Should kayaks that are being stored in a garage be stored with the hatches open or closed??
I’ve always been told to leave them open. Especially the tupperware kind. But it is a good idea to take the pressure off all the hatch seals.
I have always kept mine closed
it prevents the spiders from building their nests and raising their off spring in there
The Eclipse an the Shadow are about twelve years old now and their neoprene hatches and rubber grommets are as good as new.
I do the same with our QCC’s
I’m in the open camp …
for the resons Grayhawk stated. I prefer not to have the spiders though …
but my boat is stored indoors in a spider-free zone.
Something you may consider is treating your compartments and the boat storage area with is a bit of Ortho Home Defense. I used this on my house this spring and it knocked my cobweb problem right down. Once dried, it’s non-toxic and I believe it’s weather-proof. I’d check to make sure it won’t damage the material of your boat (plastic, fiberglass. etc.).
Just a thought.
Heat expansion …anyone notice this?
First, to the posters question, I have always stored with hatches on… if nothing else than to keep bugs and critters out. One thing I read somewhere is to make sure a glass boat is completely dry inside before storing … something to do with the interior surface of the glass being able to absorbe water over time I think…
Regarding expansion, has anyone noticed a hatch cover bulging up after being in the sun for a while? When its hot and sunny I’ve noticed my day hatch doing this … other hatches do no bulge. I can lift the edge and the air will hiss out, like a tupperware container.
We hang the expedition boats in the basement as well as the plastic sea kayak, hang the 16 footers upside down under the porch. So critter risk is quite low.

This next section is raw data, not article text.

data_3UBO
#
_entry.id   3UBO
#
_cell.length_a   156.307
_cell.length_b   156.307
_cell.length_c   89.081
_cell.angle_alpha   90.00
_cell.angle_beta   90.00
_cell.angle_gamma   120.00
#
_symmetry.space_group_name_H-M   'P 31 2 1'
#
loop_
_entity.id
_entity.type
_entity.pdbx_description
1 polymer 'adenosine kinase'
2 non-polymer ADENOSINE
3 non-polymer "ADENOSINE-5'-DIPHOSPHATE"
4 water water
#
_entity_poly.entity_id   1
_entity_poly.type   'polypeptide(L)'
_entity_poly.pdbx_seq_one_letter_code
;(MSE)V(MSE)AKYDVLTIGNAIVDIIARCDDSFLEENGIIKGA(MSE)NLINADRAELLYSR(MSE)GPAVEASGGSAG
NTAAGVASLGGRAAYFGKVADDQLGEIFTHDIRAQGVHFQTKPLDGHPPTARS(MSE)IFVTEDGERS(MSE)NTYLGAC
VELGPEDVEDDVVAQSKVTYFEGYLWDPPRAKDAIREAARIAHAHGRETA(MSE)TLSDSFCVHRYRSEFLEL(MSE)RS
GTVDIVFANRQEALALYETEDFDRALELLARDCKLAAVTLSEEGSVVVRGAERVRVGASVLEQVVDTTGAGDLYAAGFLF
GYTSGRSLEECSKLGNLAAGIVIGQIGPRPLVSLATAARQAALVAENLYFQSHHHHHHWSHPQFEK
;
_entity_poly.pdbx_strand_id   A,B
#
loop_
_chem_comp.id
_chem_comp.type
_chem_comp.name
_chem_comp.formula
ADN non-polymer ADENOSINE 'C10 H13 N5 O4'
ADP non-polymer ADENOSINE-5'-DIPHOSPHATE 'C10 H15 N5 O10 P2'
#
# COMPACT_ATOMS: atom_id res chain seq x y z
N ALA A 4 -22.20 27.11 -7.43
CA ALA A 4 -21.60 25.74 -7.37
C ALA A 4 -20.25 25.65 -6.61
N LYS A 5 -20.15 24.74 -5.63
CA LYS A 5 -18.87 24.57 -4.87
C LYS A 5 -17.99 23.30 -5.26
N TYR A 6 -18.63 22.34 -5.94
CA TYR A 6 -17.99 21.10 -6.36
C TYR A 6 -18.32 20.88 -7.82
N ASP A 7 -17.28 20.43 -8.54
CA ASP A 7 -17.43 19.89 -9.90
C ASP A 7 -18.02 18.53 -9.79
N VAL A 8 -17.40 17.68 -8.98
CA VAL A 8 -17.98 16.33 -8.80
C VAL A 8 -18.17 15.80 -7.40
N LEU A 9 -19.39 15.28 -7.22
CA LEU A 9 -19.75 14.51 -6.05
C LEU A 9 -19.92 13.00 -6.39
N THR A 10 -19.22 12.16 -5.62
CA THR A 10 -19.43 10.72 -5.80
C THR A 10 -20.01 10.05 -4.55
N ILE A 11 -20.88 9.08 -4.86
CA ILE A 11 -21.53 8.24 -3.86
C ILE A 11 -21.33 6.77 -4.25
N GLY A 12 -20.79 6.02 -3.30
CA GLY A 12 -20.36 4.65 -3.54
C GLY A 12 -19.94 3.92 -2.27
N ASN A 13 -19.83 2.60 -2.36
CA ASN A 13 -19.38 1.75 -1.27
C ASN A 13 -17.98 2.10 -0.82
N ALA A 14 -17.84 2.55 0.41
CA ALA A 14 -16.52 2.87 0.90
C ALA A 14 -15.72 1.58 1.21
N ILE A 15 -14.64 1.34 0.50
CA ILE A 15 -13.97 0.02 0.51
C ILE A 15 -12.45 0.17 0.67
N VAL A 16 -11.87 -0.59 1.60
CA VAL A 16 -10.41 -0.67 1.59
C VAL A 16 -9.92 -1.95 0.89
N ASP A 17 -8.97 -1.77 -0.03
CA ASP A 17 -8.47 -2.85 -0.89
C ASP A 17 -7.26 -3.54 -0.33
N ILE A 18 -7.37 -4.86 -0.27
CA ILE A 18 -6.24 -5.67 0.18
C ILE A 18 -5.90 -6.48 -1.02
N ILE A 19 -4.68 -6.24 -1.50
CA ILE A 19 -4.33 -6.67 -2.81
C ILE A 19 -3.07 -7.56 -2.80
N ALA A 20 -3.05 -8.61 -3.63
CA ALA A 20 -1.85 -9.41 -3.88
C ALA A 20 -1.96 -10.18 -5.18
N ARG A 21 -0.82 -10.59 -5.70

As to the hatch covers bulging, bulkheads wil build up air on a hot day and until we put a small pinhole in the bulkheads of the Explorer I'd have to go out to release the hatch covers a couple of times on a really hot day. Some boats come with that pinhole pre-drilled - I think it's either P&H or Valley that does. And no, no water gets in during rolling or rescues due to it.
open, for a day
to allow for evaporation of any moisture left over after an initial sponge-out, then closed until used again. Allows the compartments to stay clean and non-mildewed AND spider-free.
if I leave them closed and the temperature changes too much the lids will become convex or concave. If it changes a lot then the deck will start to bulge out or suck in. It is a small price to pay for air tight hatches.
Open and drill the bulkheads
We leave the hatch covers off our boats when stored.
I’ve also drilled the bulkheads in all four of our composite boats. As they all have Valley or Kajak-Sport covers (VCP, NDK, & P&H boats)the seal is very good.
I leave mine open, but they’re
never stored for more than two or three days between uses.
It may help to leave them open on
composite boats, or to substitute breathing covers. This is because of the possibility of long-term laminate degradation from soaking. It has been hard to prove that such degradation occurs under actual use conditions, but lab work suggests it could.
Also, some polyester resins are susceptible to hydrolysis, causing blisters. I had an old MR polyester/glass canoe that blistered all over the gelcoat because, for about a year, I was storing the boat under a tarp in a damp outdoor environment.
I preferred closed
until mildew began to grow
now I leave them open (although I wish they were closed)
heated air expands
open, reduces the mildew and smell.
Wipe, then leave open
I wipe down the insides after each paddle, wipe the hatch cover rims and deck rims where they mate (to get rid of any sand that may have gotten there), and then leave the covers loosely over the openings.
Sometimes there is condensation inside, esp. on my wood boat.